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United States Department of Agriculture

Agricultural Research Service

Research Project: Alternatives to MEBR for California Cropping Systems

Location: Water Management Research

Title: Using low permeability tarp to improve fumigation efficiency for strawberry production in California

item Gao, Suduan
item Ajwa, Husein
item Finnimore, Steve
item Qin, Ruijin

Submitted to: International Strawberry Symposium
Publication Type: Abstract Only
Publication Acceptance Date: 12/1/2012
Publication Date: 2/18/2012
Citation: Gao, S., Ajwa, H., Finnimore, S., Qin, R. 2012. Using low permeability tarp to improve fumigation efficiency for strawberry production in California. p.137 In: Book of Abstracts, VII International Strawberry Symposium, ISHS, 18-22 Feb. 2012, Beijing, China.

Interpretive Summary:

Technical Abstract: California (CA) produces 88% of the strawberries in USA for an economic value of approximately $2.1 billion. While the unique climate in the coastal areas of CA is favorable for high yield and high quality berry production, soil fumigation has also been essential for control of soil borne pests or diseases. The loss of methyl bromide, due to its contribution to the depletion of stratosphere ozone, has led to a shift towards the use of alternatives such as 1,3-dichloropropene and chloropicrin. As toxic and volatile organic compounds emissions of these fumigants are highly regulated. This paper reports recent findings from field research efforts to reduce emissions and improve fumigant use efficiency. Tarping has long been used for emission control and efficacy improvement in both broadcast fumigation and application to raised-beds through drip-irrigation. Film permeability and durability during field application are critical factors affecting the tarp performances. Low permeability tarp such as the totally impermeable film (TIF) has improved strawberry fruit yield and weed control while effectively controlling emissions to less than 10% of totally applied. Reducing fumigant rates under the TIF tarp is possible because the tarp improved distribution uniformity of fumigants in surface soil down to 35 cm or deeper depths and also resulted in higher concentration-time (CT) index values than standard polyethylene tarp. More field tests are needed to determine fumigation efficacy from reduced rates. The use of lower fumigant rates has multiple benefits including reduced fumigant release into the environment, reduced potential for worker and bystander exposure, shorter buffer zones, and greater likelihood that fumigant use will be available in the long-term.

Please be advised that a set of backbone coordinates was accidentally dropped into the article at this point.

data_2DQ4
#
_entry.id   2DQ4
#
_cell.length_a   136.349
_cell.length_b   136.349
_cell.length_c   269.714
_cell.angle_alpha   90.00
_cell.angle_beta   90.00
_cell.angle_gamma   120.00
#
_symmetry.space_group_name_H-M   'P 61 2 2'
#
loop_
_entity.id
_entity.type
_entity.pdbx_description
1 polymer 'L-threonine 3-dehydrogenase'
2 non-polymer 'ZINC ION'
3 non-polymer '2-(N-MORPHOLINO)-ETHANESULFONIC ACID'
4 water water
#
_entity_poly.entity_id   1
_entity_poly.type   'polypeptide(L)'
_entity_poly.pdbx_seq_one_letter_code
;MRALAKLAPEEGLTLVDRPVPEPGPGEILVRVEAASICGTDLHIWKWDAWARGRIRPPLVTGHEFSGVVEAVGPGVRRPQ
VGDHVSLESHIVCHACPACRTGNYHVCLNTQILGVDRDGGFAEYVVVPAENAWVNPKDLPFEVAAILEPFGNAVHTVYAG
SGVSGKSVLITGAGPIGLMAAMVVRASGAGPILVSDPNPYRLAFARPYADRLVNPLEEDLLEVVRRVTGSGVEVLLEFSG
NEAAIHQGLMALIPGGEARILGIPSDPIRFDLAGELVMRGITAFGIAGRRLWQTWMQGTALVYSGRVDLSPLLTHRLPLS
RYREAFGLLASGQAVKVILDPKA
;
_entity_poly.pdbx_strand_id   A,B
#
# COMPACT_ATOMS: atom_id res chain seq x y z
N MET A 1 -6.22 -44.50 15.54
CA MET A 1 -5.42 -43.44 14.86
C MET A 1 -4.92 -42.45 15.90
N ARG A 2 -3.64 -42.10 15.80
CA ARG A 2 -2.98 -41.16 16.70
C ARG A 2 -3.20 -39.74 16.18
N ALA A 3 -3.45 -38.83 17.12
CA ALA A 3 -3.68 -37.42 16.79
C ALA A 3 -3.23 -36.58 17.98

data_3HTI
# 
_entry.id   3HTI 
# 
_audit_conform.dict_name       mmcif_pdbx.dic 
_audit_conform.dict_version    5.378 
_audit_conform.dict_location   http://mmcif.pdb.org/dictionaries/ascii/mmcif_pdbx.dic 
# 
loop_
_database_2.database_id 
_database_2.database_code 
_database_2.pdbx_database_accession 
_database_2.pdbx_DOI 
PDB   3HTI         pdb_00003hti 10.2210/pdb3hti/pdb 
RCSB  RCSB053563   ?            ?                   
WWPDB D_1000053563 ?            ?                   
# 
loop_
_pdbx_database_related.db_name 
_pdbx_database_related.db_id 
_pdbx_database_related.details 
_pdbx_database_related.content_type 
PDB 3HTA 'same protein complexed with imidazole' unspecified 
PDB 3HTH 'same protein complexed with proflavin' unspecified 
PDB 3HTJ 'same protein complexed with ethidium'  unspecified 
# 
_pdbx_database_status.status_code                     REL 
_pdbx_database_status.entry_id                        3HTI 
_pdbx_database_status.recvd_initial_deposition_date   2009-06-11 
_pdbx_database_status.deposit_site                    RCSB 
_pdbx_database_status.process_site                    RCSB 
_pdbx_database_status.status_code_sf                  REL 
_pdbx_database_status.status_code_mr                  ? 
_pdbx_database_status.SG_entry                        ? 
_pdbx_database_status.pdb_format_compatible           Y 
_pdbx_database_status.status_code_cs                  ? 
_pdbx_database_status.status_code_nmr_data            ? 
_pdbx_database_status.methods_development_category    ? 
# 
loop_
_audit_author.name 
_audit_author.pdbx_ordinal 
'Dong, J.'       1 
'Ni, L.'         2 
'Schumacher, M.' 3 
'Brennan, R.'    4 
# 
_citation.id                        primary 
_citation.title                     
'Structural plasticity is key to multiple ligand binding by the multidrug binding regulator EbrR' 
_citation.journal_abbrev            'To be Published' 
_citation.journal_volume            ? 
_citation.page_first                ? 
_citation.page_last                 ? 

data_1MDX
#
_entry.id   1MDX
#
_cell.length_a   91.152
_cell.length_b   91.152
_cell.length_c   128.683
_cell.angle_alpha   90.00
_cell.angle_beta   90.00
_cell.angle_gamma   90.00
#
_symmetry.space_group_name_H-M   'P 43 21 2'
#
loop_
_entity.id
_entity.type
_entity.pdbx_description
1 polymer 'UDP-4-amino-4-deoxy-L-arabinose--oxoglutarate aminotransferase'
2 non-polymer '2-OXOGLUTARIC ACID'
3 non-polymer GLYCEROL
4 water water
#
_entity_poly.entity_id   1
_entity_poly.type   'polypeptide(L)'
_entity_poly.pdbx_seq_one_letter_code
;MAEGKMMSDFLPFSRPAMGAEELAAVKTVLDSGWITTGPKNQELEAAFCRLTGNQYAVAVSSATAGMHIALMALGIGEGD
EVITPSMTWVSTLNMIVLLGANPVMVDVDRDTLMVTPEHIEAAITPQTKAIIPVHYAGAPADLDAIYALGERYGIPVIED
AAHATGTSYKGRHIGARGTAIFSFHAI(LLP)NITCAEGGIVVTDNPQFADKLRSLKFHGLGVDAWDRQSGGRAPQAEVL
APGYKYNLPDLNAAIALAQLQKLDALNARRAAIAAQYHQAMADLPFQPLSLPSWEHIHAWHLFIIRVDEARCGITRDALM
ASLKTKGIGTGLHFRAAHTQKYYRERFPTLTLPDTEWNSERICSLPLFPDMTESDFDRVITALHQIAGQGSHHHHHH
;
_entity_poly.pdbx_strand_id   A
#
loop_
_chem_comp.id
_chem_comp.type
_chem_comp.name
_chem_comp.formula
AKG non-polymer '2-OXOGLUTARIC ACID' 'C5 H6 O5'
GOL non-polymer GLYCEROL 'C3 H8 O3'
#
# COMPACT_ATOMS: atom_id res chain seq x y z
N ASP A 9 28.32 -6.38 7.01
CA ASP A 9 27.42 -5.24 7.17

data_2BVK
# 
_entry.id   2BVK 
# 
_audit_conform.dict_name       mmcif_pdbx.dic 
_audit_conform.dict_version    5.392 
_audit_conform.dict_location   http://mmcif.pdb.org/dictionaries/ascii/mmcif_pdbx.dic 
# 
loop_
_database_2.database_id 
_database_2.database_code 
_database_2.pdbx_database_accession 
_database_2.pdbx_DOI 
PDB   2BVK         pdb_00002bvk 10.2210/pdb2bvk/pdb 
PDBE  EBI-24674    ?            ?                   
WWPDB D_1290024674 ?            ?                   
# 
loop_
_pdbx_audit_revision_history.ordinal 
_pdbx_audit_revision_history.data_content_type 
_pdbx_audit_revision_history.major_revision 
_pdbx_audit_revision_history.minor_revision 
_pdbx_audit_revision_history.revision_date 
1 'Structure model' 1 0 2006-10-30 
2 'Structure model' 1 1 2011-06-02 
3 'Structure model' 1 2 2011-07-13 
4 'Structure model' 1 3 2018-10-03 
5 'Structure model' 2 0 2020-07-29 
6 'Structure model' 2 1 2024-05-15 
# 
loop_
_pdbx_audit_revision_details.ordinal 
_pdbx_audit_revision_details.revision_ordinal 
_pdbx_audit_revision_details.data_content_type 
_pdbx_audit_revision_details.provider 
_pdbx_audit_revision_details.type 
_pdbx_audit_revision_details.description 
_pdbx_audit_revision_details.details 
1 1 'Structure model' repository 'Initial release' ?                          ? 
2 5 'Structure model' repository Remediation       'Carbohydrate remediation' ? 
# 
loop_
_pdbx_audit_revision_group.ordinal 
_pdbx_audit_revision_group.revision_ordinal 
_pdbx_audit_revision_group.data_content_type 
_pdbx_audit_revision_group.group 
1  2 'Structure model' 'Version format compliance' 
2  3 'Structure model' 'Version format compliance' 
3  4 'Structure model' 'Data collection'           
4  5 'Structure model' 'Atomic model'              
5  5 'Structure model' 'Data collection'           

Last Modified: 10/19/2017
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